Rogue Heroes TV review Cairn International

Ground: Based on Ben Macintyre’s best-selling novel of the same name, the series centers on David Stirling, an eccentric young officer who is hospitalized after a training exercise gone wrong. Convinced that traditional commando units don’t work, Stirling creates a radical plan that goes against all the accepted rules of modern warfare. He fights for permission to recruit the toughest, boldest, and brightest soldiers for a small undercover unit that will create chaos behind enemy lines. More rebels than soldiers, Stirling’s team is just as complicated, flawed and reckless as they are brave and heroic.

Exam: Steven Knight has long been involved in scripting some of the most intriguing movies and TV shows of the past few decades. In a way, Knight made everything chess (pawn sacrifice) to blindness (AppleTV+ series See) in an exciting narration. His most popular project is the recently concluded historical detective series Peaky Blinders. Now Knight is back with his latest series that plans to do for WWII what Peaky Blinders made for early 20th century street gangs. Based on a mixture of historical figures and fictional creations, Rogue heroes is a dark and funny story that mixes that of Quentin Tarantino Inglourious Basterds with the classic novel Catch-22. It’s a profane, violent, and gripping look at a slice of World War II history told in a unique style.

Set in Egypt in 1941 as Nazi forces expanded across Europe, Rogue heroes opens with cheeky on-screen maps that don’t mince words about how close Allied forces are to, well, “fucked.” It becomes immediately apparent that this series wouldn’t be your traditional WWII drama when we meet David Stirling (Connor Swindells), an alcoholic officer who wants nothing more than to get the hell out of Cairo. Swindells plays Stirling as a thug, a brigand, and a defiant in every respect of those he disrespects. Stirling is a solid anti-hero as we see him join forces with Jock Lewes (Alfie Allen) and Paddy Mayne (Jack O’Connell) to find a unique way to fight the invading German forces. Fleeing with parachutes and a plane, the three soldiers came up with the idea of ​​the Special Air Service (SAS), the branch of the British military that changed the course of World War II.

rogue heroes, spread over six episodes, chronicles the formation of the SAS and how Stirling, Lewes and Mayne got their idea approved by the British Army. As someone who doesn’t know the true history of the SAS, I did some research after watching this series and was shocked to see how true this story is. Steven Knight takes some interesting liberties with the historical record, such as the exact circumstances of Stirling’s skydiving accident in the first episode as well as how he infiltrated Middle East headquarters to meet General Claude Auchinleck in order to present the idea of ​​the SAS. Rogue heroes takes a very rebellious approach to history and portrays many of Britain’s leaders as stuffy and traditional while painting Stirling, Lewes and Mayne as the rebellious rule breakers who changed the rules. There’s also a big turn from Dominic West as Dudley Clarke, a pioneer in the tactics the SAS would adopt. West’s first scene is performed in drag, another curious tidbit of the real-life story this series is based on.

The series also includes fictional characters including Sofia Boutella as Eve Mansour, a spy working with the French Resistance. Boutella is quite good in the femme fatale role and offers a nice balance to the heavy testosterone cast. The series also has a few appearances by Winston Churchill, which makes the legitimacy of this tale more authentic while allowing the story to have fun with this band of brothers as they develop a new way of fighting without direct combat. . It is also fascinating to see the British, often shown as sober and disciplined, as rowdy and defiant. All three leads play arrogant characters who have underlying issues, particularly Swindells as an alcoholic Stirling who suffers from major daddy issues. The series is the most fun I’ve had with a war story in a long time and is much funnier than Steven Knight’s previous efforts.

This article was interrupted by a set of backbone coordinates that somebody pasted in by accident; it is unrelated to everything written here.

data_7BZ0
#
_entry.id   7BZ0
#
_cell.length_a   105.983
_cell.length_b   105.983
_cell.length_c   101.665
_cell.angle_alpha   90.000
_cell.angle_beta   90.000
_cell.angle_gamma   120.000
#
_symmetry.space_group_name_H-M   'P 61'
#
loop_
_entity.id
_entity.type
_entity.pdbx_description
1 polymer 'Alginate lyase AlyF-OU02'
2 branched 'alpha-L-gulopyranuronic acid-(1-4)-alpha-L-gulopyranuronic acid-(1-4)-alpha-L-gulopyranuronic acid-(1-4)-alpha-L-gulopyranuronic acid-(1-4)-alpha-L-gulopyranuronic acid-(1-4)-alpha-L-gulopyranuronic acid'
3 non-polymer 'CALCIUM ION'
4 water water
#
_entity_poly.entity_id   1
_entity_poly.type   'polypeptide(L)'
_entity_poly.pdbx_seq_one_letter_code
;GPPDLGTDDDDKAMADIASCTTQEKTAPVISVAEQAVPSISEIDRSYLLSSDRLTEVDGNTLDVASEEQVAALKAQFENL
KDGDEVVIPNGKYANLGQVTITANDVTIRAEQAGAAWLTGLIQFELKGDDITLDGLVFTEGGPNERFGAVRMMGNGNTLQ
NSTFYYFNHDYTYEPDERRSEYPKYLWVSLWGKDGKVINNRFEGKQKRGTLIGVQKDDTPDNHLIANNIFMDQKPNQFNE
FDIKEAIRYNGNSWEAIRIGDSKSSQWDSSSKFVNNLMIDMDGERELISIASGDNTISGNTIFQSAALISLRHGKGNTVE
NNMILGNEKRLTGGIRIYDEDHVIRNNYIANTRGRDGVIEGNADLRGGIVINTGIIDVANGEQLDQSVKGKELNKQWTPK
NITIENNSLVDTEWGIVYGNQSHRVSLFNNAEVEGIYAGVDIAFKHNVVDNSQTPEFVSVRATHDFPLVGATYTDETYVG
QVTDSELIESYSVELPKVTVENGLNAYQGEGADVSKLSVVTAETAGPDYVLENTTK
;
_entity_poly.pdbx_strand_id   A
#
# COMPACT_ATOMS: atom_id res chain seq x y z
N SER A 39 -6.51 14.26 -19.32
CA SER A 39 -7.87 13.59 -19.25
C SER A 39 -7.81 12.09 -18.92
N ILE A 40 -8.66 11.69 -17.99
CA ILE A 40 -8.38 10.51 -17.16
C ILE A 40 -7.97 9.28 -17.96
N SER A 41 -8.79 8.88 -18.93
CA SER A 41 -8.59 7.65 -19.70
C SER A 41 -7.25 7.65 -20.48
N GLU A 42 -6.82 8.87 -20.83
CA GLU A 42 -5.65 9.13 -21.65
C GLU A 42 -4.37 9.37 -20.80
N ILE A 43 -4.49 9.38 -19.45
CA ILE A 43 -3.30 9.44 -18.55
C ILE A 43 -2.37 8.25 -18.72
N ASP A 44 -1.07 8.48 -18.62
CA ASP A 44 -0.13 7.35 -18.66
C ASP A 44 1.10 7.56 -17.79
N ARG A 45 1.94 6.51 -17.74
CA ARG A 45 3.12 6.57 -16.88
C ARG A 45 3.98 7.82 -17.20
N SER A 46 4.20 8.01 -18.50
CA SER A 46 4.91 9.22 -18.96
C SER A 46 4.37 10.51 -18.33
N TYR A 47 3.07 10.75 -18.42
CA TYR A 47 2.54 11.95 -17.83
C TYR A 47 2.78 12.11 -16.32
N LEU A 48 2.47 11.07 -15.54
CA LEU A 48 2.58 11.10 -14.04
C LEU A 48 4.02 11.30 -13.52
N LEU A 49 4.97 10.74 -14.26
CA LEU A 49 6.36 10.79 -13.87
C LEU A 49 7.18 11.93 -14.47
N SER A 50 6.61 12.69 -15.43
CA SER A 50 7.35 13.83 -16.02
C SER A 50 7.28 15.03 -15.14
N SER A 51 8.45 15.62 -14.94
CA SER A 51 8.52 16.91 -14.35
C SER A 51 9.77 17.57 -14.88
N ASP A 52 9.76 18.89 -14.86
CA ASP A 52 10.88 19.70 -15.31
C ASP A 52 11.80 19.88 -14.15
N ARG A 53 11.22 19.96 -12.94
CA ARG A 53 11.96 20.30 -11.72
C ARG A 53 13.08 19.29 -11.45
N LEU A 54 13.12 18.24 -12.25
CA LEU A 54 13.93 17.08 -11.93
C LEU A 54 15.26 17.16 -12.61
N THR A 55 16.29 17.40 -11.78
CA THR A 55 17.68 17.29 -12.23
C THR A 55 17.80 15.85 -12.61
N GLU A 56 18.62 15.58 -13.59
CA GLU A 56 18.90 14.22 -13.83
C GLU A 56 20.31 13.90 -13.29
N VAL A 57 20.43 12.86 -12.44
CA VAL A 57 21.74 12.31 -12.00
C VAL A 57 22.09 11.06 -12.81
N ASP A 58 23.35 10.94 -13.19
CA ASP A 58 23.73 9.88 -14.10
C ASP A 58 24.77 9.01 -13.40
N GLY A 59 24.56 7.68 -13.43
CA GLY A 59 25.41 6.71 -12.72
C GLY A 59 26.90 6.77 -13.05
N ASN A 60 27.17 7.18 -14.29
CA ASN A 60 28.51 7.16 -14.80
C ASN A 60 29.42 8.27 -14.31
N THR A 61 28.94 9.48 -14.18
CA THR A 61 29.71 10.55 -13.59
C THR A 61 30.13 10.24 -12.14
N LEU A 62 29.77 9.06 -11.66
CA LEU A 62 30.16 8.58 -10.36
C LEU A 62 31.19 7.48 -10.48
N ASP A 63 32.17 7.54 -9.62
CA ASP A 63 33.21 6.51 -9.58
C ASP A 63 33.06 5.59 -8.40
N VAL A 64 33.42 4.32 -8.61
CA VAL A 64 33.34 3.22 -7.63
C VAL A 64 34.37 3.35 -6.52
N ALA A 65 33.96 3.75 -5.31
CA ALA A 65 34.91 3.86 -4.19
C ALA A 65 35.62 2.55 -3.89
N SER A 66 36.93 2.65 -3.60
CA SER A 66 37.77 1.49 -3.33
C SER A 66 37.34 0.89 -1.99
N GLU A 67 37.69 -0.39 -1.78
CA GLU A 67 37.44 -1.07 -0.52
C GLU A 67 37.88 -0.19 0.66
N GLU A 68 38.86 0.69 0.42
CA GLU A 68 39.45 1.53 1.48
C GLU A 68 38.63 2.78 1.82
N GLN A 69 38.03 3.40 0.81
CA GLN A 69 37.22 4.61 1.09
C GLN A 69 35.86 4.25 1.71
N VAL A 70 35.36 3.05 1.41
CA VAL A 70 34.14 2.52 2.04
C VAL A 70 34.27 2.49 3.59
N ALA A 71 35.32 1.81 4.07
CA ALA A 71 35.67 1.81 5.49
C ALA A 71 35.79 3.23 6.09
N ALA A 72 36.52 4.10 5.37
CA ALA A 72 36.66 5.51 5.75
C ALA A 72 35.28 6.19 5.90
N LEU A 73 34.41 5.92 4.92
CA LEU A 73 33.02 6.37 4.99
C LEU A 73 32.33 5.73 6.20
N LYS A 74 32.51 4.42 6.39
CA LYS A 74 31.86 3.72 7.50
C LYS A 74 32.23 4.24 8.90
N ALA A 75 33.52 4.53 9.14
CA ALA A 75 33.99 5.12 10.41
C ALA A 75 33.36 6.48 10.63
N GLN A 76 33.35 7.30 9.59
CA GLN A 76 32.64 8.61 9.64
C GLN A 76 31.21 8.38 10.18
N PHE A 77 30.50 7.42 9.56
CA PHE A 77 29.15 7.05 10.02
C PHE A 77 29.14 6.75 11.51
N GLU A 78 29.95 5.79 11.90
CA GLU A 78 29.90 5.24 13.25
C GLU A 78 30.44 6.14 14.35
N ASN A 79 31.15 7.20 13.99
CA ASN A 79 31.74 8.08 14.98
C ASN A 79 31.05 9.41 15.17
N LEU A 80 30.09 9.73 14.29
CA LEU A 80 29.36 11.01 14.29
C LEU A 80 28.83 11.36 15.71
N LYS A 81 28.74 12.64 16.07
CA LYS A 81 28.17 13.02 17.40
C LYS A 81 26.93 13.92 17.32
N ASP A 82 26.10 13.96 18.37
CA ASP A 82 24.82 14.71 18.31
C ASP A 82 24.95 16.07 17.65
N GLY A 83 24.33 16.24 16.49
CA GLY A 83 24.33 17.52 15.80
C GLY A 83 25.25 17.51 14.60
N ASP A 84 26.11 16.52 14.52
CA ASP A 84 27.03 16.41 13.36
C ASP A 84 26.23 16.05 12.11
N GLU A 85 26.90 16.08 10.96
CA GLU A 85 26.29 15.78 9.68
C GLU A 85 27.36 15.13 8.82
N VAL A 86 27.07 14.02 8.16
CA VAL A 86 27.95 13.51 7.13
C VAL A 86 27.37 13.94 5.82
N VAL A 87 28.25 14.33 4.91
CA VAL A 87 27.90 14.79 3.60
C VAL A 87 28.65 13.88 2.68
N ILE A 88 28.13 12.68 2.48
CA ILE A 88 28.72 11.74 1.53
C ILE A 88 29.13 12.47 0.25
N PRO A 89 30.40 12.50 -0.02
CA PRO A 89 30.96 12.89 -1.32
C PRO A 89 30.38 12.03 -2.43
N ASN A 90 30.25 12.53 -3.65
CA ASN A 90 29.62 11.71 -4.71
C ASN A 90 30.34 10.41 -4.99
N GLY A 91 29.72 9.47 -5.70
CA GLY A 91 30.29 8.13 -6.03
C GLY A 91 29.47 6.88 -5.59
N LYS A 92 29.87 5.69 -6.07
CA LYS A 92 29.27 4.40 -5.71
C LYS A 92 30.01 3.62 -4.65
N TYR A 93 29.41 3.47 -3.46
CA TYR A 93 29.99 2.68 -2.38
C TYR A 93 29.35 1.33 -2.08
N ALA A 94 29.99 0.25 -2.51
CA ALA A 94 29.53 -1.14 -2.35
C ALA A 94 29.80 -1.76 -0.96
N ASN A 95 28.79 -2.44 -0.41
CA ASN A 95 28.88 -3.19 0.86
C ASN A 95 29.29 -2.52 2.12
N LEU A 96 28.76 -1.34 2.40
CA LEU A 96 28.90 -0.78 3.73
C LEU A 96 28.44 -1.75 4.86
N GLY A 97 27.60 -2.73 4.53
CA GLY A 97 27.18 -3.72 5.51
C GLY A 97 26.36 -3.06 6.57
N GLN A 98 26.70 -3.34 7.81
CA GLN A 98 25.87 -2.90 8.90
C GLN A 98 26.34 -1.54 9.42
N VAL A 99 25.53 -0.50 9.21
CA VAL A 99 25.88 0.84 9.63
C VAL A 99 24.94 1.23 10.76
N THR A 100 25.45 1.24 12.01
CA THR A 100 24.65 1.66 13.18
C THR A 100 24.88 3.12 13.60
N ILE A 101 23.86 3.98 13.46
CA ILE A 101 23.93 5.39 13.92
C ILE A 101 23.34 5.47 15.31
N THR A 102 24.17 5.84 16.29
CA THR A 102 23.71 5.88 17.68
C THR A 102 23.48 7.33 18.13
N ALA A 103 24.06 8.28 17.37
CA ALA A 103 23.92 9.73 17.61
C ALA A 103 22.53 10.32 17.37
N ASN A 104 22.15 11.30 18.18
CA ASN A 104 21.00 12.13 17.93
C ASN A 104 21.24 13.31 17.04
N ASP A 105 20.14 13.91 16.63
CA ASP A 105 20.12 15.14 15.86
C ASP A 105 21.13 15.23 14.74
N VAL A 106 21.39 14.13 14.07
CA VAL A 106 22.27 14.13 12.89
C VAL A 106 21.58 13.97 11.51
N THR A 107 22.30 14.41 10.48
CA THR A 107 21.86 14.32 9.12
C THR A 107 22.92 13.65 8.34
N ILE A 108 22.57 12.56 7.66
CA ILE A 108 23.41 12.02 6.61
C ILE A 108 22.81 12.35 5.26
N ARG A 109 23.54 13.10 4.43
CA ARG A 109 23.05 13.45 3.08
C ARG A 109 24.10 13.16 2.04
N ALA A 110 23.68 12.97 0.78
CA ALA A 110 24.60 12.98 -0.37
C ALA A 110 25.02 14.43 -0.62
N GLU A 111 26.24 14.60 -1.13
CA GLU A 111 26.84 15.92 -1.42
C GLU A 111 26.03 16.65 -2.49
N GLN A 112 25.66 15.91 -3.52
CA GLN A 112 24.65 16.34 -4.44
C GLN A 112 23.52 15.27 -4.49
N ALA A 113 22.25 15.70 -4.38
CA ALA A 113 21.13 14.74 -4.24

Directed by Tom Shankland, Rogue heroes is designed as a limited run that helps it feel focused and not get bogged down with long-running subplots. Instead, the story begins quickly and never ends. There are many similarities with Peaky Blinders in the anti-establishment approach to storytelling, but rogue heros is much more anachronistic than this series. From the consistent use of modern music, including perfectly placed AC/DC tracks as well as stenciled title cards showing characters and locations, this series consistently feels like the punk rock little brother compared to Peaky Blinders‘ older brother snobby music. It also helps that the khaki-heavy desert setting series is completely different from the urban crime series it will be compared to. In the end, I think a lot of Peaky Blinders fans will seek it out because of Knight but most will stick around because this story is so interesting.

Rogue heroes is a series that would have been a huge hit if it had aired on Netflix or any of the biggest streaming platforms. As Pennyworth before that, many who don’t check Epix often may miss a solid war story that doesn’t require long-term investment. Each of the six hour-long episodes flies by and is packed with so much fight, intrigue, strong lines, and insults that you don’t even realize it’s been sixty minutes. This series is a balanced mix of action and drama, and is much funnier than Peaky Blinders making it a great viewing experience. I feel like I learned a missing chapter in my WWII story watching this and while it’s not one hundred percent accurate to the true story, it’s pretty close.

Rogue heroes premieres on November 13 on Epix.


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